Here’s a stat you should know regarding the executive use of social media: somewhere between 61 and 68 percent of the Fortune 500 CEOs don’t use it at all. Or, as CIO Magazine has pointed out: “Most CEOs Still Don’t Get Social Media.”
This underscores a major problem with social media in many organizations: its bottom-line value is hard to prove. In some organizations, its bottom-line value might be hard for people to even understand. The CEO stat reflects that: the person with the largest amount of responsibility for the bottom line is, in 7 out of 10 cases, avoiding social media.
It’s a fraught exercise to do anything for a business without tying it to some form of business objective because otherwise, you create a priority vacuum. There, people are just checking boxes and accomplishing tasks — but those tasks may have very little value towards your actual growth and revenue objectives.
For social media to get attention as a powerful force within your company — which it can be — there are a few key rules you need to follow. None of this will be drastically different than what any marketing consultant worth his/her price can tell you. This is about understanding why you need to act certain ways on social media, then figuring out how best to do it within your organization. In short, it’s about aligning understanding, strategy, and execution.
Actually Be Social
Most businesses, upon arriving at a social channel, completely forget the first word of the term, i.e. “social.” To quote Neil Patel in Forbes:
What is social media about, really? It’s about the social. But social with who? Your users. To be effective, you’ve got to understand who they are, what they want, and how to get it to them.
Many orgs think of social this way:
- Blast out content about yourself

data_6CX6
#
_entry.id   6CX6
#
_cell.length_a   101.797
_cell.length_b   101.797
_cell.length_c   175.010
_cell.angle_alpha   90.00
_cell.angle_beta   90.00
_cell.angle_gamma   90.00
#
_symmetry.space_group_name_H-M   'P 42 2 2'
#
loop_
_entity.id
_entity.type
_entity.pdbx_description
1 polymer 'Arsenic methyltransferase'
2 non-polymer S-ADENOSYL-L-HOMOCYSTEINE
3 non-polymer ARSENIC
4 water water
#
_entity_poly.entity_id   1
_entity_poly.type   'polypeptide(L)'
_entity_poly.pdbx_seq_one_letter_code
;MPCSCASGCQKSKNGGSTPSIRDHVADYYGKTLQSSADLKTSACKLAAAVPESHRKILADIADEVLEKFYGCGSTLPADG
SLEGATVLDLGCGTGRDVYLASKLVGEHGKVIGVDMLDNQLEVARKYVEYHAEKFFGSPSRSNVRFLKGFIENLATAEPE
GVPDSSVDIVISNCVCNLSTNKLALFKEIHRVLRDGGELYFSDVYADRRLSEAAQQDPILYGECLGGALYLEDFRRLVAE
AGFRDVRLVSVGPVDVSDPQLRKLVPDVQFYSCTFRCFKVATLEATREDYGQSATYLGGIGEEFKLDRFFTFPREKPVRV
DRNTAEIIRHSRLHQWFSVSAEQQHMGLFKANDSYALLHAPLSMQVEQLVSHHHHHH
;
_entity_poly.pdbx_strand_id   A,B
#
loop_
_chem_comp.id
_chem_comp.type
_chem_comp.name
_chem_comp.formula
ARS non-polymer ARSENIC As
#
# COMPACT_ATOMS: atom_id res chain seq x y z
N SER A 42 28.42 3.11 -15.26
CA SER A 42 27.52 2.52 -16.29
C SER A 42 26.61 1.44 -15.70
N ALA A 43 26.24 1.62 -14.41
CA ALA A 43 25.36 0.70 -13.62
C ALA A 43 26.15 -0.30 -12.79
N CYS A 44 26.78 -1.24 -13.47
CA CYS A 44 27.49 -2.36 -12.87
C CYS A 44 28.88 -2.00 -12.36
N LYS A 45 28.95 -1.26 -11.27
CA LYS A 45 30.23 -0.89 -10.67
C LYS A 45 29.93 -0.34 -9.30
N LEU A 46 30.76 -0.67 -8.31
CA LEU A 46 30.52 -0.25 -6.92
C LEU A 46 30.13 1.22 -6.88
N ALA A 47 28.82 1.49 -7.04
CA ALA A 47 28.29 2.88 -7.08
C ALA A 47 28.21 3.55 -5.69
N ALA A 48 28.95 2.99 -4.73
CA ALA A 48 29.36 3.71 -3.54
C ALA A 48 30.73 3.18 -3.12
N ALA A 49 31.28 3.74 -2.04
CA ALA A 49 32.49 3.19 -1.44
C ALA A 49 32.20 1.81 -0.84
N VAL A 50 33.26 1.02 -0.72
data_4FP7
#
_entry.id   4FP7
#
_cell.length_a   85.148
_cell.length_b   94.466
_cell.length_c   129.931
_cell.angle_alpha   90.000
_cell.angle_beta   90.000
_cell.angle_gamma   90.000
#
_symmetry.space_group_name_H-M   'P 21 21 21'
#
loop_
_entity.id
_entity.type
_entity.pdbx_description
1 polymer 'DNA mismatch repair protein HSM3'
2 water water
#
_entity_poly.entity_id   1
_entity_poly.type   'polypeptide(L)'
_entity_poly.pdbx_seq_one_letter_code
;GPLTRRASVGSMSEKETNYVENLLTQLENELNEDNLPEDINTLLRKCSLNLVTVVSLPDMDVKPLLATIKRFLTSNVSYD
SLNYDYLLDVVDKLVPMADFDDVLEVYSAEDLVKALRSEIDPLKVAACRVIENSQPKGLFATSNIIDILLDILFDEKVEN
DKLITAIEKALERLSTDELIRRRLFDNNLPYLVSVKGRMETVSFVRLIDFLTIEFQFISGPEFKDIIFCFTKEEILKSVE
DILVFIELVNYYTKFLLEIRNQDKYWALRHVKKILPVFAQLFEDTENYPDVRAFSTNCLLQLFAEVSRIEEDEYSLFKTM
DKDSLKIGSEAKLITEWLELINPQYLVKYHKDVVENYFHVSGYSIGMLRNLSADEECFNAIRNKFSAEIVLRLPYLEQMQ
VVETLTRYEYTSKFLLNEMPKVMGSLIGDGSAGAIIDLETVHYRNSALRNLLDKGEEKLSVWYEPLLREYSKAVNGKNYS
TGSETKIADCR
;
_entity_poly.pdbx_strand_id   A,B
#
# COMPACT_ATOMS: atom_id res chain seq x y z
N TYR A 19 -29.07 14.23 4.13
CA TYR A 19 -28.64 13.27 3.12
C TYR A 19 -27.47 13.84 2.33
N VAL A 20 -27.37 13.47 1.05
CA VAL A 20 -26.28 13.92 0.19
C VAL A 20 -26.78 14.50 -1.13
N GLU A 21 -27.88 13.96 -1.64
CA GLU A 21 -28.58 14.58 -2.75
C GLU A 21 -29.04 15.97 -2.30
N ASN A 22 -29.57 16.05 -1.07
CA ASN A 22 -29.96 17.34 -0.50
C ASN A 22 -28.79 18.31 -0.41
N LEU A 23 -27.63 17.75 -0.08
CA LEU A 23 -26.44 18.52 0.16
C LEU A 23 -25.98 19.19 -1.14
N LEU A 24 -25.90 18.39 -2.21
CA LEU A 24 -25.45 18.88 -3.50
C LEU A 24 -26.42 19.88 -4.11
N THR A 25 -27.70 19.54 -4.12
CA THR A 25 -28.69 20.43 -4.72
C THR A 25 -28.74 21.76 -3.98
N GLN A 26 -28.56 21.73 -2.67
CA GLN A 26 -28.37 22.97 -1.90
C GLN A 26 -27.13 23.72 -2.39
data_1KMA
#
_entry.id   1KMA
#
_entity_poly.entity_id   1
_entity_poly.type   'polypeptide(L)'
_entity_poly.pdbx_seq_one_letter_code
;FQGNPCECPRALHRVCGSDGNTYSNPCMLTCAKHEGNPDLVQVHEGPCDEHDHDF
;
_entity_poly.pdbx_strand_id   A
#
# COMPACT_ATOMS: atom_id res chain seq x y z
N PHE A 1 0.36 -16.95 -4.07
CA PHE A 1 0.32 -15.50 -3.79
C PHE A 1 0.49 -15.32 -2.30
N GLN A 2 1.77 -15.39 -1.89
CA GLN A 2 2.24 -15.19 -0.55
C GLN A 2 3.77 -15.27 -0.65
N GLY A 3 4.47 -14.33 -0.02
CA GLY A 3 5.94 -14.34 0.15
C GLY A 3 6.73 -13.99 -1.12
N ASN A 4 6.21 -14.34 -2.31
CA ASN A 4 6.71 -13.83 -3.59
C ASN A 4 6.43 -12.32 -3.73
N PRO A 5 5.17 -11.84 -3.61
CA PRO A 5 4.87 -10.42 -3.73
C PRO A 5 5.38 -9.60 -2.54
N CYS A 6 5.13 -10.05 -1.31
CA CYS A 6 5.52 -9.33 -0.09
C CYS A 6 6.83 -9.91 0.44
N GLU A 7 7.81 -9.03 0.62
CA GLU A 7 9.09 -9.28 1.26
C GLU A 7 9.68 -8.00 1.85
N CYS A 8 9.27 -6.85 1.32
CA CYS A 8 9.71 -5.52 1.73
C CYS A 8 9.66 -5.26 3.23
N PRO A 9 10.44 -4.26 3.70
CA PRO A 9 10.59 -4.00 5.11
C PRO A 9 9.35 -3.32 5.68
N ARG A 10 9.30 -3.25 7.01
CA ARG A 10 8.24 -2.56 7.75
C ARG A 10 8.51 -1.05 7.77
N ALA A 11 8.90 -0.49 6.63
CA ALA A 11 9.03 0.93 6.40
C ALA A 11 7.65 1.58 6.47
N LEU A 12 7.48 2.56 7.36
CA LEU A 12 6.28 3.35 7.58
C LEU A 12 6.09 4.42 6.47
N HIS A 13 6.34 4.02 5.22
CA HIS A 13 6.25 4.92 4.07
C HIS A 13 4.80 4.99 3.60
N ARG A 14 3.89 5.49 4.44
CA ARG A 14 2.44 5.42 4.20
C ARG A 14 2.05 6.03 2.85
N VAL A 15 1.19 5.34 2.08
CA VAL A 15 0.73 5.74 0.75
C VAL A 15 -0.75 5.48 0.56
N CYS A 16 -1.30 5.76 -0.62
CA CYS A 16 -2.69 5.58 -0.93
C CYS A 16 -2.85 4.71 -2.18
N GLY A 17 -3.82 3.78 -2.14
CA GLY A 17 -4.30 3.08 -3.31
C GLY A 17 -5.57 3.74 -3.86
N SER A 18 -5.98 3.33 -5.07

- Periodically RT or share from a popular person
- Collect and report on impressions
- “We have a social strategy!”
In reality, it needs to look more like this:
- Share content from yourself and others in your vertical/industry, even including competitors periodically
- Do Twitter chats and LinkedIn groups
- Respond to conversations
- Respond directly to customers
- Constantly read articles about best practices in social and on new channels and tweak what you’re doing
In short, social is about conversations and moving ideas forward. It’s not about everyone rushing in, yelling about their product, and moving on. That’s actually what social ads are for, oftentimes — but that’s a topic for a different post.
Understand the ROI Implications
Even though social media isn’t a ‘traditional’ business channel — i.e. publishing or trade shows — it can be really effective. One study showed that skilled social media users are 6x more likely to exceed their quotas. Visually:
That graphic is from 2014, yes — but similar information exists as recently as July 2016. Sales professionals who use social media are 79% more likely to attain quota than those that don’t, for example.There are numerous examples of people using ‘social selling’ — yes, selling on social — to crush their quotas.
Now let’s do a quick math and probability exercise. (Don’t worry; it won’t be hard.)
Let’s say you predominantly sell your product in the United States. 58 percent of the adult population of the U.S. is on Facebook. Now, that’s not 100 percent, no. But 6 in 10 is a better probability of 4 in 10. And while all the U.S. Facebook users haven’t liked your page and may not see your content, but social media has a huge invisible audience. You may share something and, because someone who has liked your page shares it, a totally new person sees it. If what you shared was cool/interesting (which everything should aspire to be), you may gain a new interested customer via this “invisible audience.”